The Nation 21 July 2012

July 19th, 2012 at 8:15 pm by Kokila Patel

1. The participants in Victoria University’s Friday night Justice Hot Tub debate are with us live — Defence counsel, Greg King; Sensible Sentencing’s Garth McVicar; the father of Sophie — Gil Elliott and former ACT MP Stephen Franks on whether our criminal courts deliver justice and help prevent serious crime.
2. Live from Auckland’s Sky City, Finance Minister Bill English in a q&a sessions with delegates at the National Party conference. Colin James will be commenting through this.
3. Brian Edwards and Bill Ralston will be talking about the Crewe murders and recent TV programmes and books about them.

Broadcast on TV3 Saturday at 9.30 am, repeated on Sunday at 8 am with the media panel

 

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7 Responses to “The Nation 21 July 2012”

  1. F E Smith (3,307 comments) says:

    whether our criminal courts deliver justice and help prevent serious crime.

    But the Courts aren’t there to prevent serious crime.  Crime prevention is a mixture of policing work and political justice policy.  Once you begin to accept that the Courts are there to prevent serious crime then it ceases to be an impartial forum.

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  2. Johnboy (16,994 comments) says:

    Give Lord Birkenhead my everlasting love David! :)

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  3. nasska (11,808 comments) says:

    F E Smith

    I’d accept that the Court’s role in deciding guilt or innocence shouldn’t influence crime patterns but surely the punishment aspect of sentencing must have some impact, at least in the case of premeditated offenses.

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  4. Johnboy (16,994 comments) says:

    And we all thought that the courts were really there to maximise lawyers incomes!

    What fuckwits the general public really are! :)

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  5. Rex Widerstrom (5,354 comments) says:

    Yes FE Smith I had a facepalm reaction to that too. What’s on next week? How good are our hospitals at preventing disease?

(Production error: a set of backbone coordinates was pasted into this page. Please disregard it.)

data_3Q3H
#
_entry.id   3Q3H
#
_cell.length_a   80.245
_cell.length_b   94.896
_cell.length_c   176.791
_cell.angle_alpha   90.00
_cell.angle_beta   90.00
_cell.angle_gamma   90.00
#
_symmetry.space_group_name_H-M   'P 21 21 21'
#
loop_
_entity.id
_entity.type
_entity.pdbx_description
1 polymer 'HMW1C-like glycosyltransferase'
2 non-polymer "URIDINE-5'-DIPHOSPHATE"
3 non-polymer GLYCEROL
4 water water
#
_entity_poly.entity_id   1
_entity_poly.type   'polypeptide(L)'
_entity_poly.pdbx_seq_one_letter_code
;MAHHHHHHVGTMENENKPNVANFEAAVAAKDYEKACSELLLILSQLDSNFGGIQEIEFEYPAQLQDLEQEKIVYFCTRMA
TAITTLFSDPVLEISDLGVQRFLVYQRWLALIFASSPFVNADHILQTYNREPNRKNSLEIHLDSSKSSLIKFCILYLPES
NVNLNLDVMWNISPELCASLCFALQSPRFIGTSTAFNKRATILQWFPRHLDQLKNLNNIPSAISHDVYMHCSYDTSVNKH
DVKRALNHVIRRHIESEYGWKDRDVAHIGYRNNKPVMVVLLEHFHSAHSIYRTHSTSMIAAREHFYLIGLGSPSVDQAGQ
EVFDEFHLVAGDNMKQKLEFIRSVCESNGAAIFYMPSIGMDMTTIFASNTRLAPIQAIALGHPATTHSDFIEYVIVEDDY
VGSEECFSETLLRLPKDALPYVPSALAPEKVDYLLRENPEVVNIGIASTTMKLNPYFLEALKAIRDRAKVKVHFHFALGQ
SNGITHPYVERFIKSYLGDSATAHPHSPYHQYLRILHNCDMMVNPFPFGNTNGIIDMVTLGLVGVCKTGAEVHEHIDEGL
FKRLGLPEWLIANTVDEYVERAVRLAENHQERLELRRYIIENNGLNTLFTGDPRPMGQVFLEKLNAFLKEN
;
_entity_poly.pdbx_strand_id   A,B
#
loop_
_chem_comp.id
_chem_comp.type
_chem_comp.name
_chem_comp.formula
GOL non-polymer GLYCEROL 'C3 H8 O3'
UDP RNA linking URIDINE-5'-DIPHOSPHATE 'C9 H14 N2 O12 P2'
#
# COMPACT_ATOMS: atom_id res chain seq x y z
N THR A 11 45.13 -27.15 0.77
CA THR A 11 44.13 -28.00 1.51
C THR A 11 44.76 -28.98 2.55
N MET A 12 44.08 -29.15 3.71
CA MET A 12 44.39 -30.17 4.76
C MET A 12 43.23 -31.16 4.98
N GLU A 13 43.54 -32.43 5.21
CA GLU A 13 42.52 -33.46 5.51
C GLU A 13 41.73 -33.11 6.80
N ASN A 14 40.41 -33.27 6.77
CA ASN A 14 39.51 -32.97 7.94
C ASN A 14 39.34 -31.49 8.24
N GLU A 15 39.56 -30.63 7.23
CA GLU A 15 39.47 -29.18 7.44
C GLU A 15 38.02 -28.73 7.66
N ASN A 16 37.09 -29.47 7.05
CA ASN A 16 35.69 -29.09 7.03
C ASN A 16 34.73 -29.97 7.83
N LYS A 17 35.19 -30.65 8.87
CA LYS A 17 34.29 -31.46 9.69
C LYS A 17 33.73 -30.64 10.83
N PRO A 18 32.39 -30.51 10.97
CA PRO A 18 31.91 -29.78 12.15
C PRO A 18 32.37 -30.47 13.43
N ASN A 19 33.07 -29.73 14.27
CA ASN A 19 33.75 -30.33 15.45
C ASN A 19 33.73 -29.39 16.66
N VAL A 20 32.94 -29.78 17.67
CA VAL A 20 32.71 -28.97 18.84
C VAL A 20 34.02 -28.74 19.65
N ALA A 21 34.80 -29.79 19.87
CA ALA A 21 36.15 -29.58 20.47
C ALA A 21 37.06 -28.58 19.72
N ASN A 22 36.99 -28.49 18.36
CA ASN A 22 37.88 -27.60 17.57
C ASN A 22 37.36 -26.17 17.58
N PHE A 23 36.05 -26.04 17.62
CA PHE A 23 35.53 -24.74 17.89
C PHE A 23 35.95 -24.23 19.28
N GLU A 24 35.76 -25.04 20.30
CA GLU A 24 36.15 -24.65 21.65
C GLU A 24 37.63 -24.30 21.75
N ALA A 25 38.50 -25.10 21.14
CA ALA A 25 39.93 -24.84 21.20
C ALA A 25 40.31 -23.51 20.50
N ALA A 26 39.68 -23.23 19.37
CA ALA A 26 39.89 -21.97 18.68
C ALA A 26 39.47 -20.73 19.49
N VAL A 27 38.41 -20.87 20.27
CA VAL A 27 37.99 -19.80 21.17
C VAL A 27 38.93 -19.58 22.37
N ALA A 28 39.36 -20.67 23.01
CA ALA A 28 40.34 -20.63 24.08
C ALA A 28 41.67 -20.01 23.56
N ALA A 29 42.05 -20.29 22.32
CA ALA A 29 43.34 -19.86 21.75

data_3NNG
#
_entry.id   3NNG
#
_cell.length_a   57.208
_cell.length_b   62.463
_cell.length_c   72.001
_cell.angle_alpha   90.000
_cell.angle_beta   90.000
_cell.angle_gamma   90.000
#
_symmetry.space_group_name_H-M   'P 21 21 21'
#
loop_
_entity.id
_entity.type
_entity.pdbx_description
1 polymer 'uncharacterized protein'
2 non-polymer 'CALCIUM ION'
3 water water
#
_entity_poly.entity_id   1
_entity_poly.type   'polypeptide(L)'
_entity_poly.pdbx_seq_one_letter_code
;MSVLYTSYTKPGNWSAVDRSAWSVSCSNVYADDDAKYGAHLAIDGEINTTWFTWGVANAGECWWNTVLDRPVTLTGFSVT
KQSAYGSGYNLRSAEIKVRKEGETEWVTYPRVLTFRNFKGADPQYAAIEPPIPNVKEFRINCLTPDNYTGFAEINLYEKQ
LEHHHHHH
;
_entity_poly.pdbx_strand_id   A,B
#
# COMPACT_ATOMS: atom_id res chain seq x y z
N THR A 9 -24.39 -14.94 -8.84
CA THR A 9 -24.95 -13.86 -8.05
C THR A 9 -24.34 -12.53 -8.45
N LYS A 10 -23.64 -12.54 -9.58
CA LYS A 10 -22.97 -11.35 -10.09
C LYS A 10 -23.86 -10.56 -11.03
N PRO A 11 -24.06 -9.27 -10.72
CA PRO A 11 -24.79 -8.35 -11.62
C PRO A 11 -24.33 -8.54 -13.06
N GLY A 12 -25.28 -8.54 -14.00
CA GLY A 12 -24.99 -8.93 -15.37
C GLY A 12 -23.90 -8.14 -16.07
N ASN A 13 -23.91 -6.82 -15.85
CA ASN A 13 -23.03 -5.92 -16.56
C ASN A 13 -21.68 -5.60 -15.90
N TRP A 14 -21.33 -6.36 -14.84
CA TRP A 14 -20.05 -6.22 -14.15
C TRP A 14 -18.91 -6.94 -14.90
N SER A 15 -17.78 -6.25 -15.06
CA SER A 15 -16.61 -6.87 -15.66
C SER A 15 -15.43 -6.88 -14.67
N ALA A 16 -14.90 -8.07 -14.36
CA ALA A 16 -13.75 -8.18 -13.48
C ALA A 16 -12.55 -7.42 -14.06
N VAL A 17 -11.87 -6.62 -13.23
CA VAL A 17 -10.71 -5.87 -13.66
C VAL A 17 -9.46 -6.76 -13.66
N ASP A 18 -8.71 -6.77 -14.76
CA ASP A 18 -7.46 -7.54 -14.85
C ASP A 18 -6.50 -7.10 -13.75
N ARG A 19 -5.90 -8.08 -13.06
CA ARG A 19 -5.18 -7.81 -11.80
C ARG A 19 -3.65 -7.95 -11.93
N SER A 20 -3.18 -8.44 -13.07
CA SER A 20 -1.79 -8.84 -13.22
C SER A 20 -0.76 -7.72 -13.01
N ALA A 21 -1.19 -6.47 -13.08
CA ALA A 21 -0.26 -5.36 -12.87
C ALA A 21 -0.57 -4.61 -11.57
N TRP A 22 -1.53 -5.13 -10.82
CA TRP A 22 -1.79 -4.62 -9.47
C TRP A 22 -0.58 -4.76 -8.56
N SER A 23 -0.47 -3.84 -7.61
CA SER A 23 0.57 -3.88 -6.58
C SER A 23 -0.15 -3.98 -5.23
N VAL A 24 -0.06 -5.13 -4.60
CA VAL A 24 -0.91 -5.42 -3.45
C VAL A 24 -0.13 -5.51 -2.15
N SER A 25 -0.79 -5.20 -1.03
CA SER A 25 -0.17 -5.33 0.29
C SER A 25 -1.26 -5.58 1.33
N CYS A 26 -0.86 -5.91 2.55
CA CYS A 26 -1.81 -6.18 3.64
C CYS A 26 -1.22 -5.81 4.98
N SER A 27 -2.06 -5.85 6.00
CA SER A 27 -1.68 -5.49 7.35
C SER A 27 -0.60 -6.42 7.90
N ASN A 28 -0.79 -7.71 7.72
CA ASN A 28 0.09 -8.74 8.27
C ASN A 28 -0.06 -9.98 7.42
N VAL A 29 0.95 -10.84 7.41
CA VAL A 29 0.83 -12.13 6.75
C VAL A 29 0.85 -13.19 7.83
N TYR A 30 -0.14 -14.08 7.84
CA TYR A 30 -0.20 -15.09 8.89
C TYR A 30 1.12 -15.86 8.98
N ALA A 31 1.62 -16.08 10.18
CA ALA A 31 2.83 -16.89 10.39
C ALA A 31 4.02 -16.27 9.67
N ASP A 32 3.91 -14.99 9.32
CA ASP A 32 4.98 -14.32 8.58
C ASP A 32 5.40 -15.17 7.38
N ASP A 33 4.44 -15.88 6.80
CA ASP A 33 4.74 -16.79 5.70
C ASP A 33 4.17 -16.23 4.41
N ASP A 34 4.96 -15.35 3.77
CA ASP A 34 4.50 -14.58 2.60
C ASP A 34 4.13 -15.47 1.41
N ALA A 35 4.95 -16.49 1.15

@nasska: The theory of deterrent sentencing is much beloved of the judges who believe their ringing condemnation and stiff sentencing will resound amongst the lower orders. If they actually looked beyond the ends of their nose, they’d realise that not only does the next idiot who gets drunk or high and commits precisely the same crime as his predecessor, but not even the original criminal is deterred from recidivism.

    “Tough” sentencing would involve compulsory detox followed by constant monitoring, and back to detox at the first sign of substance abuse, as opposed to confinement in appalling conditions, about the only benefit of which is easy access to a reliable supply of cheap drugs.

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  6. mikenmild (11,767 comments) says:

    People in Wellington might also be interested in this seminar at lunchtime today:

    Institute of Policy Studies, School of Government : Tom Brooking and Gabrielle Maxwell: ‘Bulls and Lambs: Bears and Lions': Relating Trends in Murder Rates to the Broader Patterns of New Zealand History
    Date: Friday, 20 July 2012
    Time: 12.30-1.30pm
    Venue: Rutherford House
    Address: 23 Lambton Quay (northern end)

    In this talk Tom Brooking will bring 40 years of researching and teaching New Zealand history, including the authorship of two general histories, to better understand the relationship between the fluctuating murder rate and other longer term trends in in New Zealand history. In attempting to add a deeper historical understanding to Gabrielle Maxwell’s detailed findings he will pay particular attention to economic, demographic, sociological and cultural trends as well as to developments in policing that Dr Maxwell has already begun to delineate.

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  7. David Garrett (7,557 comments) says:

    Mikey:it will be more bullshit from criminologists who start with a premise (prison doesnt work; unemployment causes crime; criminals are victims too) and then search for evidence to support those premises and ignore anything which doesn’t.

    Yawn.

    The only criminologist in the country who doesn’t operate like that is Newbold, and all the others hate and denigrate him.

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